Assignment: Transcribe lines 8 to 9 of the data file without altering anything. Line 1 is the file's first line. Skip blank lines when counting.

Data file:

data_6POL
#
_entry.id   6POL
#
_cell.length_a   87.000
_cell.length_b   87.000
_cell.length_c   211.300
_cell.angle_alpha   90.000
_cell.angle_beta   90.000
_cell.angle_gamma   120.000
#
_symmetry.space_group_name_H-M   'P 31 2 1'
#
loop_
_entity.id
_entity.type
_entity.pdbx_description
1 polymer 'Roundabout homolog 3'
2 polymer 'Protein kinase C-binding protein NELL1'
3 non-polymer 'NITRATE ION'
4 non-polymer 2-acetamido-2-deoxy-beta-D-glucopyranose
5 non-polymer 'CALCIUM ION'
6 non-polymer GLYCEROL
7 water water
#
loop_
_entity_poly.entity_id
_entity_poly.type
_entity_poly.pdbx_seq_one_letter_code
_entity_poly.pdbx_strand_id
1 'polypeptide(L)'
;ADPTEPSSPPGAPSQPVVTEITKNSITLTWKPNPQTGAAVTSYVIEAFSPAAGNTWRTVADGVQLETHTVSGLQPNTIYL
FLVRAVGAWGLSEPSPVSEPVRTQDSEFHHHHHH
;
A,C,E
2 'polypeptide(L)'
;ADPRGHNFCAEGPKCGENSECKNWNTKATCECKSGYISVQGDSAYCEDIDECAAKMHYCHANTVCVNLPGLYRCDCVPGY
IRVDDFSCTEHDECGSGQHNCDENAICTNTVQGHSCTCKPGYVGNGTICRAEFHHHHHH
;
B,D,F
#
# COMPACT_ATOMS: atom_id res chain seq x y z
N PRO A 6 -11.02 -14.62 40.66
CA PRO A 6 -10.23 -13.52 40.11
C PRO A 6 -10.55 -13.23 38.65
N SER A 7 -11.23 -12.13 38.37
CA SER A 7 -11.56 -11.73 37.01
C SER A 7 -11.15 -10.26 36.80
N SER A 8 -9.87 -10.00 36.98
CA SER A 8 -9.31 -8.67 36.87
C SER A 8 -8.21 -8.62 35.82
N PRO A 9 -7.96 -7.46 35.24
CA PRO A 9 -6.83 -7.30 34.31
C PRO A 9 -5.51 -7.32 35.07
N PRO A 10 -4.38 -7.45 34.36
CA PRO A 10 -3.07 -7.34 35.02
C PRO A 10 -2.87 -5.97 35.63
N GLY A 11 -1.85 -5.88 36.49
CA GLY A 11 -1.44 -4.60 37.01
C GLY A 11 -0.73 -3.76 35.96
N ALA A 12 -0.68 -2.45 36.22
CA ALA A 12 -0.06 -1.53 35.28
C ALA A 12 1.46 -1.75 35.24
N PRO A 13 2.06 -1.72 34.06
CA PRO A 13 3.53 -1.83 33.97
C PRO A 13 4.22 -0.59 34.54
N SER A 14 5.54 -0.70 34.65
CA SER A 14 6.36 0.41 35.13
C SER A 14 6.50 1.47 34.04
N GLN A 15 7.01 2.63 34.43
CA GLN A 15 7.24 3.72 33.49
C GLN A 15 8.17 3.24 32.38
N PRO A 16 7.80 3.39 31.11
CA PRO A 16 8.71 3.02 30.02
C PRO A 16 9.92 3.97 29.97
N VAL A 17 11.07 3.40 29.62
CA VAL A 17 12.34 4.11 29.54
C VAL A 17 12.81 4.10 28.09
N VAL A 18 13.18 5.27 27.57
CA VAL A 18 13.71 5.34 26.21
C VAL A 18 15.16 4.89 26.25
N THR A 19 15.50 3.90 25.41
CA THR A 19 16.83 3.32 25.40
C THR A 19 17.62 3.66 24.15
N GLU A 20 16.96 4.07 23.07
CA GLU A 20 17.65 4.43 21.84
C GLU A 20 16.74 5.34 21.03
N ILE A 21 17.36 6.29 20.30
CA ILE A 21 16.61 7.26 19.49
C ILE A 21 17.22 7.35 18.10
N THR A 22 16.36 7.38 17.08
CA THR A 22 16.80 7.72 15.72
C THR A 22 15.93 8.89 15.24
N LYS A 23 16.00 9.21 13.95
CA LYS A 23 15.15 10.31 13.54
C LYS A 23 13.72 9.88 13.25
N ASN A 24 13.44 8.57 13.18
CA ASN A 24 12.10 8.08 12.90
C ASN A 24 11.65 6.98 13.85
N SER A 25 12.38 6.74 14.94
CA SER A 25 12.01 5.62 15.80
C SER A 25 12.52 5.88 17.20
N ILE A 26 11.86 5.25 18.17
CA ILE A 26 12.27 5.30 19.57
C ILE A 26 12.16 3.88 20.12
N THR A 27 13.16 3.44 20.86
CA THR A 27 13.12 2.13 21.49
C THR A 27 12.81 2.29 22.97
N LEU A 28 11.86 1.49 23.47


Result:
_cell.angle_alpha   90.000
_cell.angle_beta   90.000